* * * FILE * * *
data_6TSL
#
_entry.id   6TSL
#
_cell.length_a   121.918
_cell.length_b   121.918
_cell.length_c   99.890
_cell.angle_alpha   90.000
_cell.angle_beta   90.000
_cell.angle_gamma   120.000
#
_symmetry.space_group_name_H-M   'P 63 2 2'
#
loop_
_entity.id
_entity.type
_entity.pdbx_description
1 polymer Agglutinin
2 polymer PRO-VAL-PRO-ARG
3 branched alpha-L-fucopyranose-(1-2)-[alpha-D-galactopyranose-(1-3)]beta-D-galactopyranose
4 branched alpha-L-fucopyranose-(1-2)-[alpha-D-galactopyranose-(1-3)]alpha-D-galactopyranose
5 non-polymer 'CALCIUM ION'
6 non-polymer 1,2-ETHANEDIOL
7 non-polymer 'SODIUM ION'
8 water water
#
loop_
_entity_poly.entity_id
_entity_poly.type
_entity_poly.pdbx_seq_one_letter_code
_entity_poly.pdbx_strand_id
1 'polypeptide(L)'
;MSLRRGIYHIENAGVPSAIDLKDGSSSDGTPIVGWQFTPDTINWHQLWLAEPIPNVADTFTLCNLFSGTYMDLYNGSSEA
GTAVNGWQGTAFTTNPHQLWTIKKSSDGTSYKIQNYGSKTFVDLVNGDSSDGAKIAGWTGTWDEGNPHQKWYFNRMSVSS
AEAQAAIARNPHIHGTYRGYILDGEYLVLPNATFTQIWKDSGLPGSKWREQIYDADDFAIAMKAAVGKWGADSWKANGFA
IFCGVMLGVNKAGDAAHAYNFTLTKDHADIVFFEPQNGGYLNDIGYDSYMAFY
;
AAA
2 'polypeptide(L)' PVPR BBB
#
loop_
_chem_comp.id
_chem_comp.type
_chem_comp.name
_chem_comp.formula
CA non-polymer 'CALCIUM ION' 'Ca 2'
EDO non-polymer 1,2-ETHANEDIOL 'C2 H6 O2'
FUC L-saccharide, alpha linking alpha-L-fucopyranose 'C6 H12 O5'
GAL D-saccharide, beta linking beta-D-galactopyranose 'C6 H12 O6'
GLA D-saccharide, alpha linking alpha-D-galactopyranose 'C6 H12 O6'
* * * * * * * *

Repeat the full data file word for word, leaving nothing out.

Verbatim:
data_6TSL
#
_entry.id   6TSL
#
_cell.length_a   121.918
_cell.length_b   121.918
_cell.length_c   99.890
_cell.angle_alpha   90.000
_cell.angle_beta   90.000
_cell.angle_gamma   120.000
#
_symmetry.space_group_name_H-M   'P 63 2 2'
#
loop_
_entity.id
_entity.type
_entity.pdbx_description
1 polymer Agglutinin
2 polymer PRO-VAL-PRO-ARG
3 branched alpha-L-fucopyranose-(1-2)-[alpha-D-galactopyranose-(1-3)]beta-D-galactopyranose
4 branched alpha-L-fucopyranose-(1-2)-[alpha-D-galactopyranose-(1-3)]alpha-D-galactopyranose
5 non-polymer 'CALCIUM ION'
6 non-polymer 1,2-ETHANEDIOL
7 non-polymer 'SODIUM ION'
8 water water
#
loop_
_entity_poly.entity_id
_entity_poly.type
_entity_poly.pdbx_seq_one_letter_code
_entity_poly.pdbx_strand_id
1 'polypeptide(L)'
;MSLRRGIYHIENAGVPSAIDLKDGSSSDGTPIVGWQFTPDTINWHQLWLAEPIPNVADTFTLCNLFSGTYMDLYNGSSEA
GTAVNGWQGTAFTTNPHQLWTIKKSSDGTSYKIQNYGSKTFVDLVNGDSSDGAKIAGWTGTWDEGNPHQKWYFNRMSVSS
AEAQAAIARNPHIHGTYRGYILDGEYLVLPNATFTQIWKDSGLPGSKWREQIYDADDFAIAMKAAVGKWGADSWKANGFA
IFCGVMLGVNKAGDAAHAYNFTLTKDHADIVFFEPQNGGYLNDIGYDSYMAFY
;
AAA
2 'polypeptide(L)' PVPR BBB
#
loop_
_chem_comp.id
_chem_comp.type
_chem_comp.name
_chem_comp.formula
CA non-polymer 'CALCIUM ION' 'Ca 2'
EDO non-polymer 1,2-ETHANEDIOL 'C2 H6 O2'
FUC L-saccharide, alpha linking alpha-L-fucopyranose 'C6 H12 O5'
GAL D-saccharide, beta linking beta-D-galactopyranose 'C6 H12 O6'
GLA D-saccharide, alpha linking alpha-D-galactopyranose 'C6 H12 O6'